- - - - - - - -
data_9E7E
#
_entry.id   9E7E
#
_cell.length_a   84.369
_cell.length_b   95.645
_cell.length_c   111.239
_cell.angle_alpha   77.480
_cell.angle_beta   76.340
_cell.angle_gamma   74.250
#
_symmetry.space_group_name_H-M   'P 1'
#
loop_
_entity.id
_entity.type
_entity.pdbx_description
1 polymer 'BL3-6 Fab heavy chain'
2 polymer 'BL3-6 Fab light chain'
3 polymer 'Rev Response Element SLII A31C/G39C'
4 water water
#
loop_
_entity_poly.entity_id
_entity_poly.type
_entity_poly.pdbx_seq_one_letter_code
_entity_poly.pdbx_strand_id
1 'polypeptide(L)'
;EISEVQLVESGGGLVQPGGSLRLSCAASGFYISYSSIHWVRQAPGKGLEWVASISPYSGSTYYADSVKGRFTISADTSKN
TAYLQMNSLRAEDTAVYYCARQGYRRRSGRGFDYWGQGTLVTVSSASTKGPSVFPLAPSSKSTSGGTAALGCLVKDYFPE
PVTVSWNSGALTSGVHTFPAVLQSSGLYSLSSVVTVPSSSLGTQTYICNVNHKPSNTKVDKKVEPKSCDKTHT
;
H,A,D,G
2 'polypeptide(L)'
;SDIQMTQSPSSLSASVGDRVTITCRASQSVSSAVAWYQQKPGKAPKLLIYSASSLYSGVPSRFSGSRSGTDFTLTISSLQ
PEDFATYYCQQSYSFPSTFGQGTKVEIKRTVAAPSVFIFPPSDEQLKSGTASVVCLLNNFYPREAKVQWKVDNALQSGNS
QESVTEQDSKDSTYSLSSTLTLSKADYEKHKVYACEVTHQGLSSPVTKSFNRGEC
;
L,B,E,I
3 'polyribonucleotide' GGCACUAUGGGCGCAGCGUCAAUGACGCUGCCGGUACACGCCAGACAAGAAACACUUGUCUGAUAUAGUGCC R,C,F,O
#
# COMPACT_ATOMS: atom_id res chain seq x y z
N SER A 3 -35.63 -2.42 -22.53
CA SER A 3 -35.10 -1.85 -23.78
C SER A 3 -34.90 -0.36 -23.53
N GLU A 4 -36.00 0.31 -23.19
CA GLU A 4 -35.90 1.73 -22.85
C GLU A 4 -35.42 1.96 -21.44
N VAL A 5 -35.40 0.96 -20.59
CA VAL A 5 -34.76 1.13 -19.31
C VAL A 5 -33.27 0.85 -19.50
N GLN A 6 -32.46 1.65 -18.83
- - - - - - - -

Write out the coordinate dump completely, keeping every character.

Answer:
data_9E7E
#
_entry.id   9E7E
#
_cell.length_a   84.369
_cell.length_b   95.645
_cell.length_c   111.239
_cell.angle_alpha   77.480
_cell.angle_beta   76.340
_cell.angle_gamma   74.250
#
_symmetry.space_group_name_H-M   'P 1'
#
loop_
_entity.id
_entity.type
_entity.pdbx_description
1 polymer 'BL3-6 Fab heavy chain'
2 polymer 'BL3-6 Fab light chain'
3 polymer 'Rev Response Element SLII A31C/G39C'
4 water water
#
loop_
_entity_poly.entity_id
_entity_poly.type
_entity_poly.pdbx_seq_one_letter_code
_entity_poly.pdbx_strand_id
1 'polypeptide(L)'
;EISEVQLVESGGGLVQPGGSLRLSCAASGFYISYSSIHWVRQAPGKGLEWVASISPYSGSTYYADSVKGRFTISADTSKN
TAYLQMNSLRAEDTAVYYCARQGYRRRSGRGFDYWGQGTLVTVSSASTKGPSVFPLAPSSKSTSGGTAALGCLVKDYFPE
PVTVSWNSGALTSGVHTFPAVLQSSGLYSLSSVVTVPSSSLGTQTYICNVNHKPSNTKVDKKVEPKSCDKTHT
;
H,A,D,G
2 'polypeptide(L)'
;SDIQMTQSPSSLSASVGDRVTITCRASQSVSSAVAWYQQKPGKAPKLLIYSASSLYSGVPSRFSGSRSGTDFTLTISSLQ
PEDFATYYCQQSYSFPSTFGQGTKVEIKRTVAAPSVFIFPPSDEQLKSGTASVVCLLNNFYPREAKVQWKVDNALQSGNS
QESVTEQDSKDSTYSLSSTLTLSKADYEKHKVYACEVTHQGLSSPVTKSFNRGEC
;
L,B,E,I
3 'polyribonucleotide' GGCACUAUGGGCGCAGCGUCAAUGACGCUGCCGGUACACGCCAGACAAGAAACACUUGUCUGAUAUAGUGCC R,C,F,O
#
# COMPACT_ATOMS: atom_id res chain seq x y z
N SER A 3 -35.63 -2.42 -22.53
CA SER A 3 -35.10 -1.85 -23.78
C SER A 3 -34.90 -0.36 -23.53
N GLU A 4 -36.00 0.31 -23.19
CA GLU A 4 -35.90 1.73 -22.85
C GLU A 4 -35.42 1.96 -21.44
N VAL A 5 -35.40 0.96 -20.59
CA VAL A 5 -34.76 1.13 -19.31
C VAL A 5 -33.27 0.85 -19.50
N GLN A 6 -32.46 1.65 -18.83